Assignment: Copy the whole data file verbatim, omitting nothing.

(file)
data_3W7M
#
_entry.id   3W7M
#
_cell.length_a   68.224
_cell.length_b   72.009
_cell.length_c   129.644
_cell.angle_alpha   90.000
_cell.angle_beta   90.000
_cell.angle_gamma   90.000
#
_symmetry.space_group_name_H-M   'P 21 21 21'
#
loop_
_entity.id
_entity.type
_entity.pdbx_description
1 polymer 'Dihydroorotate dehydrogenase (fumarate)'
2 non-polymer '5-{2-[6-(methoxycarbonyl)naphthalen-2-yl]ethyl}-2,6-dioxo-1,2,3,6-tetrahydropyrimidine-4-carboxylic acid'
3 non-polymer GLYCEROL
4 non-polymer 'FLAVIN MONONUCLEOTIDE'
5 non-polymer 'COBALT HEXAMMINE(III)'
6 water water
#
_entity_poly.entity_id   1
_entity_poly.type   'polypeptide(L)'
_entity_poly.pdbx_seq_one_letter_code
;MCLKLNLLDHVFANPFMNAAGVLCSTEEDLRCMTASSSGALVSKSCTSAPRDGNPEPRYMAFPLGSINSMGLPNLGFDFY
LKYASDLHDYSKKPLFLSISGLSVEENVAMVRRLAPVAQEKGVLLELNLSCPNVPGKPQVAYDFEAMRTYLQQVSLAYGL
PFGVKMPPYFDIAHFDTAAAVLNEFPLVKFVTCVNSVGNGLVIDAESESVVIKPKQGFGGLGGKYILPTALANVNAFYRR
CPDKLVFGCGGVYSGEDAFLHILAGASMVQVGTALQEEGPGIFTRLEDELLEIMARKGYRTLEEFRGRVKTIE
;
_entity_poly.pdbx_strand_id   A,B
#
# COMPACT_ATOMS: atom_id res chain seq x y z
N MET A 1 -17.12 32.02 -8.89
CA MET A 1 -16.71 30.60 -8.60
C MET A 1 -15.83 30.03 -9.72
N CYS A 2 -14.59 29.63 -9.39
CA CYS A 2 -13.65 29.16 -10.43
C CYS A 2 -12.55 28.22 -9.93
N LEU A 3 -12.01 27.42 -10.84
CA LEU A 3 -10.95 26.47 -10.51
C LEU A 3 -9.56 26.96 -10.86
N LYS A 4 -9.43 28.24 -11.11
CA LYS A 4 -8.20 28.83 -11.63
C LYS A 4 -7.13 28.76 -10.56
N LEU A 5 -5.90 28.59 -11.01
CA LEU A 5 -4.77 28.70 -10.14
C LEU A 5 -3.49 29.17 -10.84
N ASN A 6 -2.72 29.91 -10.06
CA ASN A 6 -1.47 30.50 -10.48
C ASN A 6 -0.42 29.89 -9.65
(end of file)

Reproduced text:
data_3W7M
#
_entry.id   3W7M
#
_cell.length_a   68.224
_cell.length_b   72.009
_cell.length_c   129.644
_cell.angle_alpha   90.000
_cell.angle_beta   90.000
_cell.angle_gamma   90.000
#
_symmetry.space_group_name_H-M   'P 21 21 21'
#
loop_
_entity.id
_entity.type
_entity.pdbx_description
1 polymer 'Dihydroorotate dehydrogenase (fumarate)'
2 non-polymer '5-{2-[6-(methoxycarbonyl)naphthalen-2-yl]ethyl}-2,6-dioxo-1,2,3,6-tetrahydropyrimidine-4-carboxylic acid'
3 non-polymer GLYCEROL
4 non-polymer 'FLAVIN MONONUCLEOTIDE'
5 non-polymer 'COBALT HEXAMMINE(III)'
6 water water
#
_entity_poly.entity_id   1
_entity_poly.type   'polypeptide(L)'
_entity_poly.pdbx_seq_one_letter_code
;MCLKLNLLDHVFANPFMNAAGVLCSTEEDLRCMTASSSGALVSKSCTSAPRDGNPEPRYMAFPLGSINSMGLPNLGFDFY
LKYASDLHDYSKKPLFLSISGLSVEENVAMVRRLAPVAQEKGVLLELNLSCPNVPGKPQVAYDFEAMRTYLQQVSLAYGL
PFGVKMPPYFDIAHFDTAAAVLNEFPLVKFVTCVNSVGNGLVIDAESESVVIKPKQGFGGLGGKYILPTALANVNAFYRR
CPDKLVFGCGGVYSGEDAFLHILAGASMVQVGTALQEEGPGIFTRLEDELLEIMARKGYRTLEEFRGRVKTIE
;
_entity_poly.pdbx_strand_id   A,B
#
# COMPACT_ATOMS: atom_id res chain seq x y z
N MET A 1 -17.12 32.02 -8.89
CA MET A 1 -16.71 30.60 -8.60
C MET A 1 -15.83 30.03 -9.72
N CYS A 2 -14.59 29.63 -9.39
CA CYS A 2 -13.65 29.16 -10.43
C CYS A 2 -12.55 28.22 -9.93
N LEU A 3 -12.01 27.42 -10.84
CA LEU A 3 -10.95 26.47 -10.51
C LEU A 3 -9.56 26.96 -10.86
N LYS A 4 -9.43 28.24 -11.11
CA LYS A 4 -8.20 28.83 -11.63
C LYS A 4 -7.13 28.76 -10.56
N LEU A 5 -5.90 28.59 -11.01
CA LEU A 5 -4.77 28.70 -10.14
C LEU A 5 -3.49 29.17 -10.84
N ASN A 6 -2.72 29.91 -10.06
CA ASN A 6 -1.47 30.50 -10.48
C ASN A 6 -0.42 29.89 -9.65